When Korean painter Hye-Young Go came to the United States, she was disappointed with the state of Korean art in America. “(In American art museums), the Korean exhibition halls are very small, and collections are very limited compared to Japanese or Chinese art,” she says. “Korean art is still not well-known internationally.” Armed with considerable skill in Minhwa, a traditional Korean painting style, Go set out to become a one-women ambassadorial detachment for classical Korean folk art. Her show at the Crane House, her first in the United States, features 22 small-scale paintings, showing a deep respect for customary forms, combined with a playful spirit of innovation.
The paintings may be small in scale, but they pack a considerable visual punch. Their vibrant colors sear with energy and intensity, contrasting with the stillness of the formal compositions and shapes. Minhwa is executed by the layering and repetition of careful strokes of ink, chalk and glue on handmade traditional dak-ji, mulberry bark paper.
Go’s paintings illustrate several symbolic subjects foreign to most Americans — representations of romance by insects and flowers, fecundity and family harmony by the lotus. Dating back to the 17th century, Minhwa is a style of popular folk art suppressed in the colonial era that often pulls ancient and mythical subject matters. “A child doesn’t exist without parents. Without understanding tradition, there will be no creation of new culture,” Go writes in her artist statement. She sees her work not only benefiting Korea, but the world by upholding and promoting Korea’s rich cultural heritage for future generations. As dedicated as she is to education, it comes as no surprise that before leaving Korea, Go worked as a secondary school art teacher.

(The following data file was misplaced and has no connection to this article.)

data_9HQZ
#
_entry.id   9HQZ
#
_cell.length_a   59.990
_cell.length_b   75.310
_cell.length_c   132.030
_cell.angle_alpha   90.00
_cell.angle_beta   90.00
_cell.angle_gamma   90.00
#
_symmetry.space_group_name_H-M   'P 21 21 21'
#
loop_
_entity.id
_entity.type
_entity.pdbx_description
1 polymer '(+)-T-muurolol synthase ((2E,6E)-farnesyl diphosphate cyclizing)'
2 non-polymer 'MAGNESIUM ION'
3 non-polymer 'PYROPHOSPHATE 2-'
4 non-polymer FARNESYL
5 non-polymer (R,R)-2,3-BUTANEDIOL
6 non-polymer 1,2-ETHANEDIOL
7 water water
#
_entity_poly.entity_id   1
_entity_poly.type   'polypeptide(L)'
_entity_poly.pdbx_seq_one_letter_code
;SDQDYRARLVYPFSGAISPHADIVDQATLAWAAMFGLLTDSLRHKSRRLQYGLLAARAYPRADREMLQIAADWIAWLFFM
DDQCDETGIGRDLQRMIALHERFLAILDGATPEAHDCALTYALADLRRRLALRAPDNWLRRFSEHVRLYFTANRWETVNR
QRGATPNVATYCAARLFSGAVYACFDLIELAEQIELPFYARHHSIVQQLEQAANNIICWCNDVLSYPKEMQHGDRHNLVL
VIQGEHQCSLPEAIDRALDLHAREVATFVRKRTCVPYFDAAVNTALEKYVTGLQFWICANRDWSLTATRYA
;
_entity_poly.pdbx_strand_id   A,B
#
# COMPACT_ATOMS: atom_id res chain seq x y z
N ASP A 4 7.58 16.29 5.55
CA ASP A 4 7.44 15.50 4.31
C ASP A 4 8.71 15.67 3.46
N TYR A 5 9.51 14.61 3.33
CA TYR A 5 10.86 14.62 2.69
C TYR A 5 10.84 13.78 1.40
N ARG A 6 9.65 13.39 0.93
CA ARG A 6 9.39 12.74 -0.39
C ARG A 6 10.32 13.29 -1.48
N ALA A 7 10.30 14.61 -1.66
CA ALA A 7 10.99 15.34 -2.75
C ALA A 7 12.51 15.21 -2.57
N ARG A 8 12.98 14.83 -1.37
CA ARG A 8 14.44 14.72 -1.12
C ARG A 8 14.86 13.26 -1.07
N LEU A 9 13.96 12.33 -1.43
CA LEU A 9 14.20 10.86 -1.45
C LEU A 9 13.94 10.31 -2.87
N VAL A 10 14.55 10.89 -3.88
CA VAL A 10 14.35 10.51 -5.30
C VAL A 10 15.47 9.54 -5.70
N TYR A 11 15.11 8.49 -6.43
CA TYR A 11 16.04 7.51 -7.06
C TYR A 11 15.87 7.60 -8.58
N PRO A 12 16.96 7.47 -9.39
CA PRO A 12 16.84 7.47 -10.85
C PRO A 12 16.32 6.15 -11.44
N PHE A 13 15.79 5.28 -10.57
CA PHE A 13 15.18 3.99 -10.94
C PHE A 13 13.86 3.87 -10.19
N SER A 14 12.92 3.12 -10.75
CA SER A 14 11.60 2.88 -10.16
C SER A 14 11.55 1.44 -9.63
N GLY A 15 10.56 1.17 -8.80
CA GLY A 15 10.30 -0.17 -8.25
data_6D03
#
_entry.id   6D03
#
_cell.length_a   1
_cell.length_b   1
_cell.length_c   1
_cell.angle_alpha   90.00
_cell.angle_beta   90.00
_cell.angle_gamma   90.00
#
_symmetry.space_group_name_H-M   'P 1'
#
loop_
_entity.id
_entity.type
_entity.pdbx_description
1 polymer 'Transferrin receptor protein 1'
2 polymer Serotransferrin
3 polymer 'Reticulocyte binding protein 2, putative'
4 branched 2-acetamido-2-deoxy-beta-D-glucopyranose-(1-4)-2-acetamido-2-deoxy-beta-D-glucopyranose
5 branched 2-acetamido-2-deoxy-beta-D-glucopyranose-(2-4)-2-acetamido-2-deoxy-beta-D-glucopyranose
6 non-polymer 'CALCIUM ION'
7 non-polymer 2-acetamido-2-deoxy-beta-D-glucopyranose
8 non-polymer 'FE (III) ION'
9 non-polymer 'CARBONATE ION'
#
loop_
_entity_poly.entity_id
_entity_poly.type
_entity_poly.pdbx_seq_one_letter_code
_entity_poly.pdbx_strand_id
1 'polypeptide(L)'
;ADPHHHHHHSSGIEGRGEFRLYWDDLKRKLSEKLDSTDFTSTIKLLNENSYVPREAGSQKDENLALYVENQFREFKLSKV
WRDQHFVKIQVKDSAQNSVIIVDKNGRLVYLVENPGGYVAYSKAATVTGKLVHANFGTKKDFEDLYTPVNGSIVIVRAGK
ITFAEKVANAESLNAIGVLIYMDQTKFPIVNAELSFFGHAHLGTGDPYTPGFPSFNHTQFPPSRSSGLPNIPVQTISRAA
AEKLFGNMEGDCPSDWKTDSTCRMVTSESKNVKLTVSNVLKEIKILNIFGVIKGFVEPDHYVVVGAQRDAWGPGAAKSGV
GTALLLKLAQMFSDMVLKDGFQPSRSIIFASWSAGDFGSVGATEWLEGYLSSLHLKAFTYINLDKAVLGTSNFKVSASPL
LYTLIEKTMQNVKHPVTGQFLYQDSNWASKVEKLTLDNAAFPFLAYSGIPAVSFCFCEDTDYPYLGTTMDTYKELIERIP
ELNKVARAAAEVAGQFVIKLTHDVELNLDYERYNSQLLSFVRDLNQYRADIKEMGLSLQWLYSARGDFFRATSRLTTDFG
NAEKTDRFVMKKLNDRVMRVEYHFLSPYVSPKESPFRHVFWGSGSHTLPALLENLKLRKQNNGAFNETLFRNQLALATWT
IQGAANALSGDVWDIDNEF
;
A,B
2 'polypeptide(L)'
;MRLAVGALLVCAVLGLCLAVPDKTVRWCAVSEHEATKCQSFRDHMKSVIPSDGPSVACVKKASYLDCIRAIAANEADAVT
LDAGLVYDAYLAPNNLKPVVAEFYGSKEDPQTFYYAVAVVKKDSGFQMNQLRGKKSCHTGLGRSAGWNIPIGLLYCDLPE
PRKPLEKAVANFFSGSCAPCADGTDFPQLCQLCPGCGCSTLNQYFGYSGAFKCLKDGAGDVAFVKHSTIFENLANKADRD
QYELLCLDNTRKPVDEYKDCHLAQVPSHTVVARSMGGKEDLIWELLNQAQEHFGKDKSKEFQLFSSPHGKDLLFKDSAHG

Her “Tiger and Magpie” pieces display an ability to successfully interpret those traditional themes, and her playful style and light hand as a Minhwa painter are further on display in her more contemporary paintings. In the “Bird and Tree” paintings, perfectly round birds sit on perfectly round trees. While I look forward to how Go may further innovate on the traditional genre — like contemporary Pakistani miniature painter and 2006 MacArthur Fellowship Foundation “Genius Award” grantee Shahzia Sikander — she excels in her ability to represent the fundamental character of the genre.
Because this style of art is meant to be displayed in the Korean home, the Crane House is a fitting venue for the Louisville transplant to share her considerable talent. As someone who did not know much about this style of Korean popular folk painting, I left the exhibition with recognition of its beauty and understanding of how and why it has persisted through the ages. Ambassador Go has succeeded in her mission to raise awareness and the status of Minhwa painting.
‘Korean Folk Paintings by Hye-Young Go’
Through Jan. 6
Crane House, The Asia Institute
1244 S. Third St. • 635-2240